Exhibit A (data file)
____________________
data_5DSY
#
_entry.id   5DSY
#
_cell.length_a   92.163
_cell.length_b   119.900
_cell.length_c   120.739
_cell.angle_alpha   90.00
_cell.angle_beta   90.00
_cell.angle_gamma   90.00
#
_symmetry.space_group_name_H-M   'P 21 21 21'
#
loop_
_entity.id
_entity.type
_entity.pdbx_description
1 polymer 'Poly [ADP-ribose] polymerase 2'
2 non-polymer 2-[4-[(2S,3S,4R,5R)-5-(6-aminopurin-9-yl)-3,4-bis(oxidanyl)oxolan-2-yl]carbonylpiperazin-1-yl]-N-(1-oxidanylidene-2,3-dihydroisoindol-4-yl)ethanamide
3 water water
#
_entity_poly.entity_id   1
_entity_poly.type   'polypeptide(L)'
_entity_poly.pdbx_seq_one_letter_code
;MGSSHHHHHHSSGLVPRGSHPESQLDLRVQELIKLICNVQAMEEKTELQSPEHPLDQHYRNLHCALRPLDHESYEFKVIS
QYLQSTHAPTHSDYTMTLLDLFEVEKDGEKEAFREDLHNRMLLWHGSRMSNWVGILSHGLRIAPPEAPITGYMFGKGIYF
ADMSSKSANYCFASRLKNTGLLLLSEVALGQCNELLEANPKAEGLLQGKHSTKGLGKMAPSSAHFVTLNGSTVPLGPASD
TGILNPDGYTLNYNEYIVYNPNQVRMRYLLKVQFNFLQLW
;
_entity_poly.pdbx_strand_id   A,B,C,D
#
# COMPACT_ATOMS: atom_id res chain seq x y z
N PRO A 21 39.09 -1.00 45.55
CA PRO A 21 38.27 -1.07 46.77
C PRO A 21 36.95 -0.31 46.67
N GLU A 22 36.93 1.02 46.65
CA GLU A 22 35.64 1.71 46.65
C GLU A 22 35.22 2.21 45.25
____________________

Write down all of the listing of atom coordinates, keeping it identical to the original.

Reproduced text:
data_5DSY
#
_entry.id   5DSY
#
_cell.length_a   92.163
_cell.length_b   119.900
_cell.length_c   120.739
_cell.angle_alpha   90.00
_cell.angle_beta   90.00
_cell.angle_gamma   90.00
#
_symmetry.space_group_name_H-M   'P 21 21 21'
#
loop_
_entity.id
_entity.type
_entity.pdbx_description
1 polymer 'Poly [ADP-ribose] polymerase 2'
2 non-polymer 2-[4-[(2S,3S,4R,5R)-5-(6-aminopurin-9-yl)-3,4-bis(oxidanyl)oxolan-2-yl]carbonylpiperazin-1-yl]-N-(1-oxidanylidene-2,3-dihydroisoindol-4-yl)ethanamide
3 water water
#
_entity_poly.entity_id   1
_entity_poly.type   'polypeptide(L)'
_entity_poly.pdbx_seq_one_letter_code
;MGSSHHHHHHSSGLVPRGSHPESQLDLRVQELIKLICNVQAMEEKTELQSPEHPLDQHYRNLHCALRPLDHESYEFKVIS
QYLQSTHAPTHSDYTMTLLDLFEVEKDGEKEAFREDLHNRMLLWHGSRMSNWVGILSHGLRIAPPEAPITGYMFGKGIYF
ADMSSKSANYCFASRLKNTGLLLLSEVALGQCNELLEANPKAEGLLQGKHSTKGLGKMAPSSAHFVTLNGSTVPLGPASD
TGILNPDGYTLNYNEYIVYNPNQVRMRYLLKVQFNFLQLW
;
_entity_poly.pdbx_strand_id   A,B,C,D
#
# COMPACT_ATOMS: atom_id res chain seq x y z
N PRO A 21 39.09 -1.00 45.55
CA PRO A 21 38.27 -1.07 46.77
C PRO A 21 36.95 -0.31 46.67
N GLU A 22 36.93 1.02 46.65
CA GLU A 22 35.64 1.71 46.65
C GLU A 22 35.22 2.21 45.25